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Will music royalties become an alternative investment norm?

The asset class shares the investment characteristics of real estate, according to an expert.
String quartet My other photo and video files on music and dance theme

Investors are continually looking for the next “craze” to diversify their portfolio and increase their returns, according to our sister publication, Interntional Adviser.

Over the last year, the concept of music royalty investing has gone from an unknown to a conversation starter.

On 28 July 2020, Luxembourg-based ANote Music launched its platform in Europe to allow people to invest in the music royalty market.

The platform gives users the chance to invest in music, own rights from content creators, and earn returns through the royalties that are generated over time.

It is a trading platform built under the model of a stock exchange with a primary market and secondary market. This is all supported by blockchain technology to store proof of transactions.

International Adviser spoke to Marzio Schena, chief executive and co-founder at ANote Music, to discuss why the asset class is growing and what the future for the alternative looks like.


Schena said: “ANote Music is the point of the bridge between the music and finance. We identified that the music industry has primarily not much access to financial leverage.

“It is one of the few sectors on Earth that is still not using the concept of financial leverage, getting access to funding through investor and investment opportunities to foster growth.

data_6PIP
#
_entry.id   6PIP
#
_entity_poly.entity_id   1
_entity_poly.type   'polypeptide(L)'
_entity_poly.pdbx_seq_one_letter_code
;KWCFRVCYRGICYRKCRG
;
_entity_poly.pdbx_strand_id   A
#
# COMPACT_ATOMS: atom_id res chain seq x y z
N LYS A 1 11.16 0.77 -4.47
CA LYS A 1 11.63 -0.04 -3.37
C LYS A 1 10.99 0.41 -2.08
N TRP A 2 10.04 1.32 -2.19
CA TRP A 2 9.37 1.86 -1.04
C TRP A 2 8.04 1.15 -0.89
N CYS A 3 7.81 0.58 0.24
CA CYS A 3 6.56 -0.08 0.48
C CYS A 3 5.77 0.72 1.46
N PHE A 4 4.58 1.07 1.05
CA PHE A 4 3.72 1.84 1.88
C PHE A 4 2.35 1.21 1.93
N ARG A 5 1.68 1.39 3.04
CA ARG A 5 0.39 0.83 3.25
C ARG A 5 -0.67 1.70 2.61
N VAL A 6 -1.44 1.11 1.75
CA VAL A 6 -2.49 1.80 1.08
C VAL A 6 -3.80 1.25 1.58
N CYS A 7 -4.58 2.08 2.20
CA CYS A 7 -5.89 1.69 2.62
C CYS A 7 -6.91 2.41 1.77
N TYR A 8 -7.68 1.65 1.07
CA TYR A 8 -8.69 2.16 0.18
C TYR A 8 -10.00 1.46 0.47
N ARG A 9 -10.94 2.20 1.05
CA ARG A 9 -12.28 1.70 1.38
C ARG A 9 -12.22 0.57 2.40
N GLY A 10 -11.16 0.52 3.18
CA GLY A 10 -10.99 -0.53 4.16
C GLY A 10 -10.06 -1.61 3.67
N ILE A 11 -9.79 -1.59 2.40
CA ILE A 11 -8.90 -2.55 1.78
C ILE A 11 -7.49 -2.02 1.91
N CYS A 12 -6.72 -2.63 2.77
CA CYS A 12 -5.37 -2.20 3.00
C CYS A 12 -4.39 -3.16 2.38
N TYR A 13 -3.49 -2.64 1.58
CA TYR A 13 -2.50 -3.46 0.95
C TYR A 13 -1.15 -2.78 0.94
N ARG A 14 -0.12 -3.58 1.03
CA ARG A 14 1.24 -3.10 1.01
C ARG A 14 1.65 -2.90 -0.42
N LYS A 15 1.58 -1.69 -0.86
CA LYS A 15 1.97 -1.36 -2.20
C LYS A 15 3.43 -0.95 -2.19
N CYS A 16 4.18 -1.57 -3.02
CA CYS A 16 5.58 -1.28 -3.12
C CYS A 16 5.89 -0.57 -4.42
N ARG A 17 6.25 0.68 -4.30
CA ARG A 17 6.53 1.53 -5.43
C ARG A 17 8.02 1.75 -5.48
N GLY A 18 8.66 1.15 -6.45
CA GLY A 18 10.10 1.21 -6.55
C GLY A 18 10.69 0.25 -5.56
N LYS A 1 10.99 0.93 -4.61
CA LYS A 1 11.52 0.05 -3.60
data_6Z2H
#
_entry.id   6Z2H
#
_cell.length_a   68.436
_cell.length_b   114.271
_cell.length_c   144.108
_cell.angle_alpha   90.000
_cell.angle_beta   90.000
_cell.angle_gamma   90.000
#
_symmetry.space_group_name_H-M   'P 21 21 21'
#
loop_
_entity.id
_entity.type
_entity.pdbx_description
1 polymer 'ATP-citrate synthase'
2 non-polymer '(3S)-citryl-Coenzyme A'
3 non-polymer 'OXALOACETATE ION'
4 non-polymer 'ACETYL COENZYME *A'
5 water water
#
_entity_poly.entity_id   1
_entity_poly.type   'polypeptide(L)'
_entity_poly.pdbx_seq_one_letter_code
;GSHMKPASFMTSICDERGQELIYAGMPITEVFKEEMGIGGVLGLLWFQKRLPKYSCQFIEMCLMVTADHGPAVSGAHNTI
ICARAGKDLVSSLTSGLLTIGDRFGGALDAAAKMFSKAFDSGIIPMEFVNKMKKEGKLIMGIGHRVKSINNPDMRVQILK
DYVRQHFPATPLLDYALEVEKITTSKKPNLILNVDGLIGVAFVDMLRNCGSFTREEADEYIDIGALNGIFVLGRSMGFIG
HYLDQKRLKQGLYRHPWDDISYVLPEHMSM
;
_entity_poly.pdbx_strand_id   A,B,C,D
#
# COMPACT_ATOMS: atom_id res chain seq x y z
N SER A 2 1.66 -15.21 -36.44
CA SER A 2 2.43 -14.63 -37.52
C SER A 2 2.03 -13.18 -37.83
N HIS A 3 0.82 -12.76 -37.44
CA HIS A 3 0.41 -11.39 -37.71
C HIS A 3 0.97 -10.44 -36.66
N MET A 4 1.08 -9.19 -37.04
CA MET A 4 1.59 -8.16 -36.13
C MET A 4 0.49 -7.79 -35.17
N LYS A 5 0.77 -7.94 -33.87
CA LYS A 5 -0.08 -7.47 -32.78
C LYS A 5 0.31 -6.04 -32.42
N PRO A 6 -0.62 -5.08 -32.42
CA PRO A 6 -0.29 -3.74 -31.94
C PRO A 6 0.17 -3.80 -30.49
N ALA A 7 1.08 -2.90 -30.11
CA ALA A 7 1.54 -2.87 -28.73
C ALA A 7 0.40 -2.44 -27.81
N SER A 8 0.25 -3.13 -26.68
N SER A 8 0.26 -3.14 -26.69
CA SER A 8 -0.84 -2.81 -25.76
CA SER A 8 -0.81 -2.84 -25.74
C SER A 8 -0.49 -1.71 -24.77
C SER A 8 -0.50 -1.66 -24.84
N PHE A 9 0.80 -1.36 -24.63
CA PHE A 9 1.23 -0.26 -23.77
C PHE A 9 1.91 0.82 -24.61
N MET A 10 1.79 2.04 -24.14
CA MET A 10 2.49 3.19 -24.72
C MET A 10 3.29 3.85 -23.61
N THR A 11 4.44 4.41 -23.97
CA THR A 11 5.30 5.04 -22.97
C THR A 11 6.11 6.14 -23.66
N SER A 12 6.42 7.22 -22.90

“The idea came via listening to a song and I wanted to invest in that song because I thought it would win a contest in Italy. It was not possible to invest or do anything with the song, not even the artist.

“It is opening up a market which is already existing because music catalogue rights and contracts for receiving royalties have been exchanging hands behind closed doors between publishers and record labels for many years. What we are doing is opening up access to this market to externals.”


Schena was previously a fund manager at Woodpecker Capital, where he was managing an independent Ucits fund in Luxembourg.

He said that in the spectrum of investment opportunities, music royalty investing is “most similar” to real estate.

“From the point of view of cash flows, they are very similar,” Schena added. “This is because if you typically take other alternative investment asset classes like private equity or hedge funds, they all base the concept of making money and generating income out of cost of capital gain.

“Instead, real estate is one of the sector’s investment opportunities where you make money by rent. Music royalties have this passive income generation concept, which is the very basic of the financial system because instead of the of pursuing only capital gain, we are going back to the concept of cash flow.

“If I was an asset manager, like I was, I would consider the positioning of the music royalties as a real estate portfolio.”

Why are investors looking at this market?

There could be many people wondering why this market is good for investors and why there has been demand for the asset class.

Schena says investors are looking at music royalty investing because of “liquidity”.

“After you invest, whatever happens, in six months you will receive royalties,” he added. “This doesn’t depend on the artist; it depends on the fact that there are music rights.